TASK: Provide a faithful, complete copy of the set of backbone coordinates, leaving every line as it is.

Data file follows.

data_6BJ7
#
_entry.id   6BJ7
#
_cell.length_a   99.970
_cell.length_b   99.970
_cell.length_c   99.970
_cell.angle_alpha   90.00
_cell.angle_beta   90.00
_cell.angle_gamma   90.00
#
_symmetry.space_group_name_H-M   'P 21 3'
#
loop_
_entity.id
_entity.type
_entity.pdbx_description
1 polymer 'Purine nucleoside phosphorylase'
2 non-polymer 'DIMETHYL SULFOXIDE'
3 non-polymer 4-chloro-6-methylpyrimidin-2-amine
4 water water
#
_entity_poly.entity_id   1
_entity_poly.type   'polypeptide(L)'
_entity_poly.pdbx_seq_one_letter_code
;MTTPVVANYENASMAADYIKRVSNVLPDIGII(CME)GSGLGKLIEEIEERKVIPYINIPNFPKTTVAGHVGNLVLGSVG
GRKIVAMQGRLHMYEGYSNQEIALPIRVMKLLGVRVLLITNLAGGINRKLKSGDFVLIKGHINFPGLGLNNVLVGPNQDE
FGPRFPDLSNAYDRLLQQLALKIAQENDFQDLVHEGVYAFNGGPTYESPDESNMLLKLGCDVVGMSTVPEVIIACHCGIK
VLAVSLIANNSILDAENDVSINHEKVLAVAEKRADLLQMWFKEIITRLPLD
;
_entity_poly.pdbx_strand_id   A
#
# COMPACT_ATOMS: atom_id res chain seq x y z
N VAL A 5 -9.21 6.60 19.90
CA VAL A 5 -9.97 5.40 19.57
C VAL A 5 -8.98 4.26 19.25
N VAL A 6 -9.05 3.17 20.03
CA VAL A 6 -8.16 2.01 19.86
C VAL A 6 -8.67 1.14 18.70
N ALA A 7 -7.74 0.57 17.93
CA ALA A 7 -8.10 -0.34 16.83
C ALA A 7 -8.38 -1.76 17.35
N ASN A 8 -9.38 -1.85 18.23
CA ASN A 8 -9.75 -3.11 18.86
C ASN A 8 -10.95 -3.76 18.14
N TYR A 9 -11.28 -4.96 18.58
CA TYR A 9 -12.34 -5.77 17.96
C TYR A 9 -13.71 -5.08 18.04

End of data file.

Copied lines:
data_6BJ7
#
_entry.id   6BJ7
#
_cell.length_a   99.970
_cell.length_b   99.970
_cell.length_c   99.970
_cell.angle_alpha   90.00
_cell.angle_beta   90.00
_cell.angle_gamma   90.00
#
_symmetry.space_group_name_H-M   'P 21 3'
#
loop_
_entity.id
_entity.type
_entity.pdbx_description
1 polymer 'Purine nucleoside phosphorylase'
2 non-polymer 'DIMETHYL SULFOXIDE'
3 non-polymer 4-chloro-6-methylpyrimidin-2-amine
4 water water
#
_entity_poly.entity_id   1
_entity_poly.type   'polypeptide(L)'
_entity_poly.pdbx_seq_one_letter_code
;MTTPVVANYENASMAADYIKRVSNVLPDIGII(CME)GSGLGKLIEEIEERKVIPYINIPNFPKTTVAGHVGNLVLGSVG
GRKIVAMQGRLHMYEGYSNQEIALPIRVMKLLGVRVLLITNLAGGINRKLKSGDFVLIKGHINFPGLGLNNVLVGPNQDE
FGPRFPDLSNAYDRLLQQLALKIAQENDFQDLVHEGVYAFNGGPTYESPDESNMLLKLGCDVVGMSTVPEVIIACHCGIK
VLAVSLIANNSILDAENDVSINHEKVLAVAEKRADLLQMWFKEIITRLPLD
;
_entity_poly.pdbx_strand_id   A
#
# COMPACT_ATOMS: atom_id res chain seq x y z
N VAL A 5 -9.21 6.60 19.90
CA VAL A 5 -9.97 5.40 19.57
C VAL A 5 -8.98 4.26 19.25
N VAL A 6 -9.05 3.17 20.03
CA VAL A 6 -8.16 2.01 19.86
C VAL A 6 -8.67 1.14 18.70
N ALA A 7 -7.74 0.57 17.93
CA ALA A 7 -8.10 -0.34 16.83
C ALA A 7 -8.38 -1.76 17.35
N ASN A 8 -9.38 -1.85 18.23
CA ASN A 8 -9.75 -3.11 18.86
C ASN A 8 -10.95 -3.76 18.14
N TYR A 9 -11.28 -4.96 18.58
CA TYR A 9 -12.34 -5.77 17.96
C TYR A 9 -13.71 -5.08 18.04